Figure 1: Dropout analysis for patients with and without obesity co-morbidities.

Complete follow up data was obtained for 48% of patients at 6 months and 21% of patients at 24 months. Using intention to treat analysis, 33%, 22% and 16% of patients achieved a reduction in their BMI Z-Score at 6 months, 12 months and 24 months, respectively (Figure 2).


Figure 2: Changes in BMI Z-Score 6,12 and 24 months after baseline

Studying the 51 attenders showed a reduction in their BMI ZScore which was accompanied by improvement in their obesityrelated co-morbidities (Table 4).

Variable n Mean ± SD P value
BMI z-scores
- Initial mean (SD) 51 2.51 ± 0.37
2.43 ± 0.39
- Final mean (SD)
- Mean change (95% CI)
Waist-height ratio
- Initial mean (SD) 25 0.67±0.065
0.001(-0.017 to 0.019)
- Final mean (SD)
- Mean change (95% CI)
Body Fat % 16 44.45 ±8.86
41.88 ± 11.12
-2.56 (-7.29 to 2.16)
- Initial mean (SD)
- Final mean (SD)
- Mean change (95% CI)
Fasting glucose (mmol/L) 17 5.01 ± 1.07
4.77 ± 0.27
-0.22 (-0.75 to 0.317)
- Initial mean (SD)
- Final mean (SD)
- Mean change (95% CI)
Glucose (120 min) (mmol/L) 17 7.39 ± 3.55
6.58 ± 1.35
-0.82 ( -2.27 to 0.633)
- Initial mean (SD)
- Final mean (SD)
- Mean change (95% CI)
HDL (mmol/L) 17 0.97 ± 0.21
1.05 ± 0.20
0.088 (0.014 to 0.16)
- Initial mean (SD)
- Final mean (SD)
- Mean change (95% CI)
TC/HDL ratio 17 5.09 ± 1.21
4.70 ± 1.22
-0.39 (-0.64 to -0.14)
- Initial mean (SD)
- Final mean (SD)
- Mean change (95% CI)
Triglycerides (mmol/L) 17 1.32 ± 0.82
1.34 ± 0.64
0.011( -0.25 to 0.28)
- Initial mean (SD)
- Final mean (SD)
- Mean change (95% CI)
LDL (mmol/L) 17 3.09 ± 0.58
3.17 ± 0.72
- Initial mean (SD)
- Final mean (SD)
- Mean change (95% CI)
SBP percentile 52 78.5 ± 19.8
72.8 ± 21.3
-5.8 (-12.7 to 1.14)
- Initial mean (SD)
- Final mean (SD)
- Mean change (95% CI)
DBP percentile 52 58.8 ± 23.7
54.3  ± 23.0
- Initial mean (SD)
- Final mean (SD)
- Mean change (95% CI)

Table 4: Change in BMI Z-Scores, body composition, blood pressure, glucose metabolism and lipid profile in attenders (N=51).

The analysis of the changes in BMI Z-Score over the time in the 28 patients who attended for at least 24 months is performed using a generalized linear mixed model. The age at presentation and time were taken into account to adjust the mixed model for changes in BMI Z-Score over a 24 month period. The results showed that the mean BMI Z-Score difference was -0.05 (-0.09, -0.02) after 12 months of treatment (p=0.004) and -0.15 (-0.23, -0.06) after 24 months of treatment (p=0.001) in the 28 children.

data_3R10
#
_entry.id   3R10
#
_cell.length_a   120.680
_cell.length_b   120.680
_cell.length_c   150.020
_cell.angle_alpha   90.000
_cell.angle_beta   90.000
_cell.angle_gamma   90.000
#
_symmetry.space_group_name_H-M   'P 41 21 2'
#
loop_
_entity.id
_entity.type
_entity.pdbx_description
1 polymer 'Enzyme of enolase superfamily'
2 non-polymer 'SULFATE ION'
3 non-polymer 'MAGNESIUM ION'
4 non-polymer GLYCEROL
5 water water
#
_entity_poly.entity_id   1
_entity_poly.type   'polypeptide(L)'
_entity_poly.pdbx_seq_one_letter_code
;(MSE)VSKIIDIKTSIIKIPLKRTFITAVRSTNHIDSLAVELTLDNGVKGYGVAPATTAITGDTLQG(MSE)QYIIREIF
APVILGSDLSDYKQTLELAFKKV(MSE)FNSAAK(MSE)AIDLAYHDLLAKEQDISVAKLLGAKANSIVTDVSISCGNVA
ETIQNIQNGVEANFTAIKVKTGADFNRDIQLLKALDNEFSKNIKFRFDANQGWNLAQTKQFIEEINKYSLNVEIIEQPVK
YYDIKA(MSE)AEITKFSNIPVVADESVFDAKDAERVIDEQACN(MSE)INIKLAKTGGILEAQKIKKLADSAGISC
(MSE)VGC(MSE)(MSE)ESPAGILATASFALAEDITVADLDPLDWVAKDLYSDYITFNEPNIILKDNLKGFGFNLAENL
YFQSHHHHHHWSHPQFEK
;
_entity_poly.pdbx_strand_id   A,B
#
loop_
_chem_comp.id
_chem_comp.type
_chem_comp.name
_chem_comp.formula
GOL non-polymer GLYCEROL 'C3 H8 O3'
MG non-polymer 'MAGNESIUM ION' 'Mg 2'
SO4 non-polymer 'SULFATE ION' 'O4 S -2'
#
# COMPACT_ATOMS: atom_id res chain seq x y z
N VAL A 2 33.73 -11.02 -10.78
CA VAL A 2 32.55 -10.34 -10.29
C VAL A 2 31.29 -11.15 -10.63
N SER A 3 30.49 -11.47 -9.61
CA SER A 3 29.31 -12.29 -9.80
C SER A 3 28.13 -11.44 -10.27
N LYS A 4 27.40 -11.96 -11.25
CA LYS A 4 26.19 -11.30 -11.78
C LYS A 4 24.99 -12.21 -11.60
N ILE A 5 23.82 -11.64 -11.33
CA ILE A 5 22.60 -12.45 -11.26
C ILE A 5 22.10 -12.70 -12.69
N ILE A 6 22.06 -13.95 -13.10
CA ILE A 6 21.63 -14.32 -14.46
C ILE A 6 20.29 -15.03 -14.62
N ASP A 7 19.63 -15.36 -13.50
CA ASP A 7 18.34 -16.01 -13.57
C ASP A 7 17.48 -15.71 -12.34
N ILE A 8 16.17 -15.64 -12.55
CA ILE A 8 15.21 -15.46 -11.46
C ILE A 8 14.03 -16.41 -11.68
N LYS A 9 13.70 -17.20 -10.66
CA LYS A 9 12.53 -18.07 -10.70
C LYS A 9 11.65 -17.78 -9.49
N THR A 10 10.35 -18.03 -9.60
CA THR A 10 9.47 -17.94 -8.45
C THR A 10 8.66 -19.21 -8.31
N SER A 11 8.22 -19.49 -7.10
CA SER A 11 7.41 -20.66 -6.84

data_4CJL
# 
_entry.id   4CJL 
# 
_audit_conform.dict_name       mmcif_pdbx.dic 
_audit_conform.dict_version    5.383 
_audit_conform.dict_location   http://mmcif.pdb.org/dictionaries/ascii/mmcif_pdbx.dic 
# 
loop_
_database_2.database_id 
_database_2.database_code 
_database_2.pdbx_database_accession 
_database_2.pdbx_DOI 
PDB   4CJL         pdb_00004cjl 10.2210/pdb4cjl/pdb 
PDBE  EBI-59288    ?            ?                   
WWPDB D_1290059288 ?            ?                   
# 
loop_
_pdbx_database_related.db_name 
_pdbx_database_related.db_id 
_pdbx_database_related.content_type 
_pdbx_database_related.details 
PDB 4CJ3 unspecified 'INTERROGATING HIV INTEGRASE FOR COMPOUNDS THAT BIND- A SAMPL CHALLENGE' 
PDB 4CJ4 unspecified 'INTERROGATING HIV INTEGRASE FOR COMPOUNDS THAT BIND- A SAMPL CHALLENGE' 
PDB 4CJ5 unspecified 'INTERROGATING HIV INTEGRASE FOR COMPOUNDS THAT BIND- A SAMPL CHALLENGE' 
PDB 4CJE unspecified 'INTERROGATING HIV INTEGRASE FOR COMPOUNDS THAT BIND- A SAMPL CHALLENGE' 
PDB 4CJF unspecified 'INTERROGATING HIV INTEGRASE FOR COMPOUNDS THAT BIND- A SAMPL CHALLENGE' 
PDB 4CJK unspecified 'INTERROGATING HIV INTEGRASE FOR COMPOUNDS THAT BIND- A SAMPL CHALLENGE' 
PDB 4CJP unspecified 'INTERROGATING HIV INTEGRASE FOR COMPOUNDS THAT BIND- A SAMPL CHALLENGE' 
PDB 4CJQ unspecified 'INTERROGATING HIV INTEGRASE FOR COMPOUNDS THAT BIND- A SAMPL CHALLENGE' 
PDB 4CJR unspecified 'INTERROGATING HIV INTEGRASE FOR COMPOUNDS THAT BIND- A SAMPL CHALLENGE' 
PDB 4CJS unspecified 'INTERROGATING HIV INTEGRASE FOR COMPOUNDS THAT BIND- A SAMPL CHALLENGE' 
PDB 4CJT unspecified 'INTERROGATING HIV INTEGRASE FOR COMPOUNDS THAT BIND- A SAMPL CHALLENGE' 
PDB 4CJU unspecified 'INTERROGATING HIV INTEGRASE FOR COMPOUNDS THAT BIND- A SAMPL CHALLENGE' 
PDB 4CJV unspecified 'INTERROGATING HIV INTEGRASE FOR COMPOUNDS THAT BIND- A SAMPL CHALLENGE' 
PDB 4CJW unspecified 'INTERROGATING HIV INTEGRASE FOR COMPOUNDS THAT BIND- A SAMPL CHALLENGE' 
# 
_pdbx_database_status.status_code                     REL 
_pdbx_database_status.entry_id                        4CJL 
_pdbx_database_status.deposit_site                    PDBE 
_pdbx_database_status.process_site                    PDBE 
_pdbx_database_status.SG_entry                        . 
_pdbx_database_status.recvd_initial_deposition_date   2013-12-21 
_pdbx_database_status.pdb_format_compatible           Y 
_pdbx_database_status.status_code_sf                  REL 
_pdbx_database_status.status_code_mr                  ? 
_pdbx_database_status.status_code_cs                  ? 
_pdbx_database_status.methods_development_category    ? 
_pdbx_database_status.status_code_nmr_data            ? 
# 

The findings of this study suggest that a multidisciplinary weight management program is effective in improving weight status and cardiovascular risk factors in a multiracial population under real-life conditions. The results showed a significant proportion of patients with obesity related comorbidities with hypertension being the most prevalent. However, there is a lower proportion of patients with dyslipidemia, impaired glucose tolerance and fatty liver in this study, compared to other studies [14,18,19], which is related to lower numbers of patients being screen for the metabolic complications. The expert committee’s recommendations on childhood obesity suggest for fasting glucose, lipid panel. ALT and AST screen for children more than 10 years old with obesity [20], 55% of the children meeting the above criteria did not undergo the above recommended metabolic screening. Hence there must be a greater awareness amongst physicians and families alike to screen for obesity related complications. This is especially significant in view of the study findings that presence of obesity related comorbidities is associated with lower attrition rate.

In the present study, the mean reduction in BMI Z-Score was greater after 24 months, suggesting that staying in treatment is beneficial. However, as per study design, a control group was not included. Thus the reduction in BMI Z-Score cannot be concluded to be due to the pediatric obesity service but potentially be due to factors not analyzed in these patients. However, childhood obesity is a significant predictor of adult obesity [21] and the reduction in BMI-Z Score while in pediatric obesity service is thus less likely to be sporadic in nature.